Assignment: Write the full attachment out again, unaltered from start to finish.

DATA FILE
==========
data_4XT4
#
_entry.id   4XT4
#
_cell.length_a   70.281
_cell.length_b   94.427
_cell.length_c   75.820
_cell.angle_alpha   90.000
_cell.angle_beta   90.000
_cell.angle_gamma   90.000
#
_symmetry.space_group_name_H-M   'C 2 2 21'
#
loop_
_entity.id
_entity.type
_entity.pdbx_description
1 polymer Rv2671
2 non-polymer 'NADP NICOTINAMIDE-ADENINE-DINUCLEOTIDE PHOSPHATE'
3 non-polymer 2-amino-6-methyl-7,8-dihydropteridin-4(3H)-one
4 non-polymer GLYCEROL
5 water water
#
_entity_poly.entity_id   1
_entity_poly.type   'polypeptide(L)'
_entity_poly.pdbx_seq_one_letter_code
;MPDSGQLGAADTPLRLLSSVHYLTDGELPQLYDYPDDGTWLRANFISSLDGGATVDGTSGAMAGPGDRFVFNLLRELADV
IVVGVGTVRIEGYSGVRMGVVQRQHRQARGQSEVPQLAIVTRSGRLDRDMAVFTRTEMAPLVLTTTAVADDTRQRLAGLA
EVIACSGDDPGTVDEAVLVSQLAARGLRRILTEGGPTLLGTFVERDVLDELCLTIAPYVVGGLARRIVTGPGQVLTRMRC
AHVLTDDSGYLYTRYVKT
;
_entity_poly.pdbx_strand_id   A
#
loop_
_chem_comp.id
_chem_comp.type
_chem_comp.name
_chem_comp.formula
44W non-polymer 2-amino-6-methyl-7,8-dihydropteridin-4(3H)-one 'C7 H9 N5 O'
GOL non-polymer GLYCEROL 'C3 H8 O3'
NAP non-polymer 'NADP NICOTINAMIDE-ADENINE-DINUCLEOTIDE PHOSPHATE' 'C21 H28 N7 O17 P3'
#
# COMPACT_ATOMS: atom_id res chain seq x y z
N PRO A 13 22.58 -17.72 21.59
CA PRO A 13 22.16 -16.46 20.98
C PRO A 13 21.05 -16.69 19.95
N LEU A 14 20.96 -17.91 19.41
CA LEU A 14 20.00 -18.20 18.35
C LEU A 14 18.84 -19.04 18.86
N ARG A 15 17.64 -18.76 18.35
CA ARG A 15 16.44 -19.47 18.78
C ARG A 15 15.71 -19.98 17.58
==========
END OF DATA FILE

data_4XT4
#
_entry.id   4XT4
#
_cell.length_a   70.281
_cell.length_b   94.427
_cell.length_c   75.820
_cell.angle_alpha   90.000
_cell.angle_beta   90.000
_cell.angle_gamma   90.000
#
_symmetry.space_group_name_H-M   'C 2 2 21'
#
loop_
_entity.id
_entity.type
_entity.pdbx_description
1 polymer Rv2671
2 non-polymer 'NADP NICOTINAMIDE-ADENINE-DINUCLEOTIDE PHOSPHATE'
3 non-polymer 2-amino-6-methyl-7,8-dihydropteridin-4(3H)-one
4 non-polymer GLYCEROL
5 water water
#
_entity_poly.entity_id   1
_entity_poly.type   'polypeptide(L)'
_entity_poly.pdbx_seq_one_letter_code
;MPDSGQLGAADTPLRLLSSVHYLTDGELPQLYDYPDDGTWLRANFISSLDGGATVDGTSGAMAGPGDRFVFNLLRELADV
IVVGVGTVRIEGYSGVRMGVVQRQHRQARGQSEVPQLAIVTRSGRLDRDMAVFTRTEMAPLVLTTTAVADDTRQRLAGLA
EVIACSGDDPGTVDEAVLVSQLAARGLRRILTEGGPTLLGTFVERDVLDELCLTIAPYVVGGLARRIVTGPGQVLTRMRC
AHVLTDDSGYLYTRYVKT
;
_entity_poly.pdbx_strand_id   A
#
loop_
_chem_comp.id
_chem_comp.type
_chem_comp.name
_chem_comp.formula
44W non-polymer 2-amino-6-methyl-7,8-dihydropteridin-4(3H)-one 'C7 H9 N5 O'
GOL non-polymer GLYCEROL 'C3 H8 O3'
NAP non-polymer 'NADP NICOTINAMIDE-ADENINE-DINUCLEOTIDE PHOSPHATE' 'C21 H28 N7 O17 P3'
#
# COMPACT_ATOMS: atom_id res chain seq x y z
N PRO A 13 22.58 -17.72 21.59
CA PRO A 13 22.16 -16.46 20.98
C PRO A 13 21.05 -16.69 19.95
N LEU A 14 20.96 -17.91 19.41
CA LEU A 14 20.00 -18.20 18.35
C LEU A 14 18.84 -19.04 18.86
N ARG A 15 17.64 -18.76 18.35
CA ARG A 15 16.44 -19.47 18.78
C ARG A 15 15.71 -19.98 17.58